11. 11. We create a map of where, and with what affinity, smallchemical building blocks bind movie Immerse protein Anneal µ Isolated binding Lowest free energy, sites revealed highest affinity site A thermodynamically-principled model upon which to frame molecular design hypotheses 11
  12. 12. Tools to rapidly assemble diverse fragments into novelcompounds of predictable binding affinity Chemists know which compounds to make next ! 12
  13. 13. Predictable binding using BioLeap’s in silico annealingprocess J.
Med.
Chem.
2002,
45,
2994‐3008

  14. 14. No predictability using conventional docking
  15. 15. GSK molecular modelers conclude that computational methods are not predictive A Critical Assessment of Docking Programs and Scoring Functions Gregory L. Warren,*,† C. Webster Andrews,‡ Anna-Maria Capelli,# Brian Clarke,| Judith LaLonde,†,§ Millard H. Lambert,‡ Mika Lindvall,^,b Neysa Nevins,† Simon F. Semus,† Stefan Senger,^ Giovanna Tedesco,# Ian D. Wall,| James M. Woolven,^ Catherine E. Peishoff,† and Martha S. Head† GlaxoSmithKline Pharmaceuticals, 1250 South Collegeville Road, Collegeville, Pennsylvania 19426, GlaxoSmithKline, Five Moore Drive, Research Triangle Park, North Carolina 27709, GlaxoSmithKline, Centre via Alessandro, Fleming 4, 37135, Verona, Italy, GlaxoSmithKline, New Frontiers Science Park, Third Avenue, Harlow, Essex CM19 5AW, U.K., and GlaxoSmithKline, Gunnels Wood Road, Stevenage, Hertfordshire SG1 2NY, U.K. Received April 17, 2005 Docking is a computational technique that samples conformations of small molecules in protein binding sites; scoring functions are used to assess which of these conformations best complements the protein binding site. An evaluation of 10 docking programs and 37 scoring functions was conducted against eight proteins of seven protein types for three tasks: binding mode prediction, virtual screening for lead identification, and rank-ordering by affinity for lead optimization. All of the docking programs were able to generate ligand conformations similar to crystallographically determined protein/ligand complex structures for at least one of the targets. However, scoring functions were less successful at distinguishing the crystallographic conformation from the set of docked poses. Docking programs identified active compounds from a pharmaceutically relevant pool of decoy compounds; however, no single program performed well for all of the targets. For prediction of compound affinity, none of the docking programs or scoring functions made a useful prediction of ligand binding affinity. 15J. Med. Chem. 2006, 49, 5912-5931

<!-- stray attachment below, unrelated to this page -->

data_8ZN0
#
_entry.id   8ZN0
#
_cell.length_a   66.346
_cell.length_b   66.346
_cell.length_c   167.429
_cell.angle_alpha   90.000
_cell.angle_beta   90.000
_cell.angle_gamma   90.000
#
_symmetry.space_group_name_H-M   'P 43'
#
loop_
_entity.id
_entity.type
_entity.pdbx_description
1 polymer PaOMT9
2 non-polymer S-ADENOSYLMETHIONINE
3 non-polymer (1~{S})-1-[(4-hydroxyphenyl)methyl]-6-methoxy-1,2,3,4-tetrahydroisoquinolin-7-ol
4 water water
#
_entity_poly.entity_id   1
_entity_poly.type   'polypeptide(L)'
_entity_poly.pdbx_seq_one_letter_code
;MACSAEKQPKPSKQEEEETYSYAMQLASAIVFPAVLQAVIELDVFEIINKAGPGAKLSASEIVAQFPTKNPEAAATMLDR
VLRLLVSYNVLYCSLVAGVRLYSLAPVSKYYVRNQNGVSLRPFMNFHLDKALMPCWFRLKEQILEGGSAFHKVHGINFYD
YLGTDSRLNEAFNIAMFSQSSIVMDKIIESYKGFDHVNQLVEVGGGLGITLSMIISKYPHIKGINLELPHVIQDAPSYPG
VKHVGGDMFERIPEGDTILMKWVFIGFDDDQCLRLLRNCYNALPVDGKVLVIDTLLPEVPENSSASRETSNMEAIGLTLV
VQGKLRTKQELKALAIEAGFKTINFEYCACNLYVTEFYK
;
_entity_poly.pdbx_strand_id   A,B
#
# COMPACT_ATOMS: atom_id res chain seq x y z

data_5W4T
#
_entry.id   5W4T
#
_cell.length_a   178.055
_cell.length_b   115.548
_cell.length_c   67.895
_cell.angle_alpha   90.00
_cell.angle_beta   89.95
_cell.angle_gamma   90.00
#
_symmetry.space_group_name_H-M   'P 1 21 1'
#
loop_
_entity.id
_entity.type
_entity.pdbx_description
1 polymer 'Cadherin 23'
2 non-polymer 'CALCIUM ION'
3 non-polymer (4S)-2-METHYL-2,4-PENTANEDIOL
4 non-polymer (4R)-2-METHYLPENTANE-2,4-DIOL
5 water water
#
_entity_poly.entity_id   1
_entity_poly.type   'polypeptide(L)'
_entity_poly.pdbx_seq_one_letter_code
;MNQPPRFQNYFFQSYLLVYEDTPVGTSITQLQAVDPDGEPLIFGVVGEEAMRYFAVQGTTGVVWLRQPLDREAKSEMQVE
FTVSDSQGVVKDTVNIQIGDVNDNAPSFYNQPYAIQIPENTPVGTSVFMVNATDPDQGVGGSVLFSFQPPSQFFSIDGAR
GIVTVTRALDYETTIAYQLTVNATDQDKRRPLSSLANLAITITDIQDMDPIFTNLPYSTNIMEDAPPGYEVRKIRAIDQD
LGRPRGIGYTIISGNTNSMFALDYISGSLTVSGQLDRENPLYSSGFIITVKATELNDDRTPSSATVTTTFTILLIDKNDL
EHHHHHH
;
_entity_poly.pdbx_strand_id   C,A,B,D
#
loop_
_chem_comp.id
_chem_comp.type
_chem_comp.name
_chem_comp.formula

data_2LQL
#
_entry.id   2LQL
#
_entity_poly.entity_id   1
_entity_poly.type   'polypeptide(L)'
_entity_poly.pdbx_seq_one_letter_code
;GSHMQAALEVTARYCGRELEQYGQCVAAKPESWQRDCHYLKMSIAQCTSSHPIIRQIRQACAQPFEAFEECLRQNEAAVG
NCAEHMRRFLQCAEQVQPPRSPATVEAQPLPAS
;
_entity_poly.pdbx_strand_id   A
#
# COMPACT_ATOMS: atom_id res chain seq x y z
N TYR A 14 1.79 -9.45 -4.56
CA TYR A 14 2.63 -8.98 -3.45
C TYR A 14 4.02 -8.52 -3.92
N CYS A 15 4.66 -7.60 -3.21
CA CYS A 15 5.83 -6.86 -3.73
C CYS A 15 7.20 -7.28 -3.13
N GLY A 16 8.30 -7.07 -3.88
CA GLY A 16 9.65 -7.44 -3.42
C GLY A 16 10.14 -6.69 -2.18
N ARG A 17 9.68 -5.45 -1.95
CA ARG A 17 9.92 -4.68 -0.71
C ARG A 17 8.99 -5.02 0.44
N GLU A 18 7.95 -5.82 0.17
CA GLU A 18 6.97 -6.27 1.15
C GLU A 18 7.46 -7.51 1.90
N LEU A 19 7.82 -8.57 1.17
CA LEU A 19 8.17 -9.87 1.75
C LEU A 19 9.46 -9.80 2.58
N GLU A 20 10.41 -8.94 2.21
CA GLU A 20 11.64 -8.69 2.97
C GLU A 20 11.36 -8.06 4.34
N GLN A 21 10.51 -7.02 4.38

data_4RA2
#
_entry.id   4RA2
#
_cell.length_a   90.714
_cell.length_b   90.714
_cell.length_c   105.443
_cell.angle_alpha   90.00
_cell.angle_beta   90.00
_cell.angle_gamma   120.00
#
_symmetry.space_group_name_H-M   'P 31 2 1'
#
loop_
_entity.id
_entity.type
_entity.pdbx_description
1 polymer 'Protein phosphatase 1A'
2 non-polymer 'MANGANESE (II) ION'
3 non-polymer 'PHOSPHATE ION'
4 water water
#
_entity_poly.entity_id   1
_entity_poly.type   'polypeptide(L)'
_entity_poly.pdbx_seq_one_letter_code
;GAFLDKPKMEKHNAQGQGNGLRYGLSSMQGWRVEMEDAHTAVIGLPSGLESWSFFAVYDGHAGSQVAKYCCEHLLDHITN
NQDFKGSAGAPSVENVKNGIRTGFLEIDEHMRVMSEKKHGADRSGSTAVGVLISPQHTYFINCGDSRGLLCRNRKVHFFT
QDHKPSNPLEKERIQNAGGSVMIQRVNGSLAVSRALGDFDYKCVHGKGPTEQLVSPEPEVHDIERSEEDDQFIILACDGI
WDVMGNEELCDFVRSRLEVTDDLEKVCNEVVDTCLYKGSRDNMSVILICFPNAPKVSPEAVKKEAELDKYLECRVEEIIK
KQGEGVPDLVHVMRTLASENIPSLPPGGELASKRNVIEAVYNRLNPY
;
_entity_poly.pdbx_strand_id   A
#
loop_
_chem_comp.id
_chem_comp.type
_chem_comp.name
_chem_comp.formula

16. 16. In a blinded test with big pharma, BioLeap correctly ranked87% of predicted binding affinities -5 -4 Experimental
pIC50
 -3 -2 -1 0 0 -10 -20 -30 -40 -50 Predicted
Free
Energy
 16
  17. 17. BioLeap controls key attrition factors •  Biology: Target affinity and selectivity •  Developability: Physicochemical properties For MW, lower is better: 17 Source: J. Med Chem. 2003, 46, 1250-6.
  18. 18. BioLeap’s methodology is target-class independent •  Kinases •  Oxygenases/Reductases –  Mapkap-k2 (5 variants) –  Dihydrofolate reductase –  P38 (3 variants) –  CpI hydrogenase –  cAbl (2 variants) –  Cox1/Cox2 –  Ckit –  IDO –  PhoQ Histidine kinase •  Receptors –  Proprietary kinases (3) –  EPO receptor –  JAK2/JAK3 –  NOGO •  Proteases and Hydrolytic •  Macromolecular Interactions Enzymes –  Protein/DNA complex –  Elastase: PPE, HNE serine proteases –  P53/MDM2 –  Peptide deformylase –  BPTI (trypsin proteinase inhibitor) –  T4 lysozyme –  FABP4 –  peptidyl t-RNA hydrolase –  Fcrn (peptide mimetic) •  Nuclear Hormone Receptors •  Other Classes –  ROR-alpha –  NS5B RNA polymerase –  LXR –  M2 proton pump –  Amino transferaseIn silico validation vs. known ligand –  Keap1Results confirmed experimentally, or in progress –  Arginase 18
  19. 19. BioLeap transforms economics of drug discovery Comparison of Time and Resources Required to Produce a Development Candidate BioLeap Lead Candidate•  150 compounds 3 Cycles 2 Cycles Safety•  30 months Design / Test Design / Test pharm.•  Minimal infrastructure•  Library independent•  Broad diversity Year 1 Year 2 Year 3 Year 4 Pharma•  2,000 compounds HTS Assay Development Hit to Lead Lead Optimization Safety•  48 months Reagent Prep Chemistry pharm.•  Big infrastructure HTS•  Library dependent Hit Confirmation•  Limited diversity Lead Candidate 19
  20. 20. Custom-built, ligand-efficient compoundswith a past and a future.•  Targets for which HTS methods have failed to produce new lead compounds•  Targets where lead optimization efforts have stalled for a lack of understanding of the structure-activity relationship in the lead series•  Expand/bust a patent•  Develop a fast follower of an early stage clinical compounds 20
  21. 21. Extras 21
  22. 22. Leads are hard to find, and then the trouble starts • 
Clairvoyance

 • 
Tenacity
 • 
Regulatory
stability
 Discovery
~
8
y
 Development
~
5.5
y
 “Valley
of
Death”
 Finding
a
 Lead
op
to
 lead
 produce
DC
 22
  23. 23. What if the ideal position of the fragment is notconsistent with chemical synthesis? Only two obvious connections 23
  24. 24. Ligand-centric design: force constraints Design ligand Constrain link to amide Calculate FE with applied constraints Constrain bond to N-atom and fuse Constrained Fragment Annealing 24
  25. 25. Alternative designs are possible: choose based onranking and synthetic feasibility 25
  26. 26. Control physicochemical properties and mode of target engagementAutomated
search
for
fragments
 sa@sfying
bond
geometries
 Design
for
selec@vity,
reduced
 muta@on
resistance 
 Non‐obvious
ideas
for
lead
 op@miza@on 
 Access
vast
chemical
diversity
 by
linking
combina@ons
of
 op@mal
fragments 
 Exploit
moie@es
with
strong
 interac@ons
with
the

backbone
 or
conserved
amino
acid
residues
 Circumven@ng
the
SAR
paradox,
avoiding
 penal@es
from
@ghtly‐bound
waters 

  27. 27. The goal of HTS + 27

×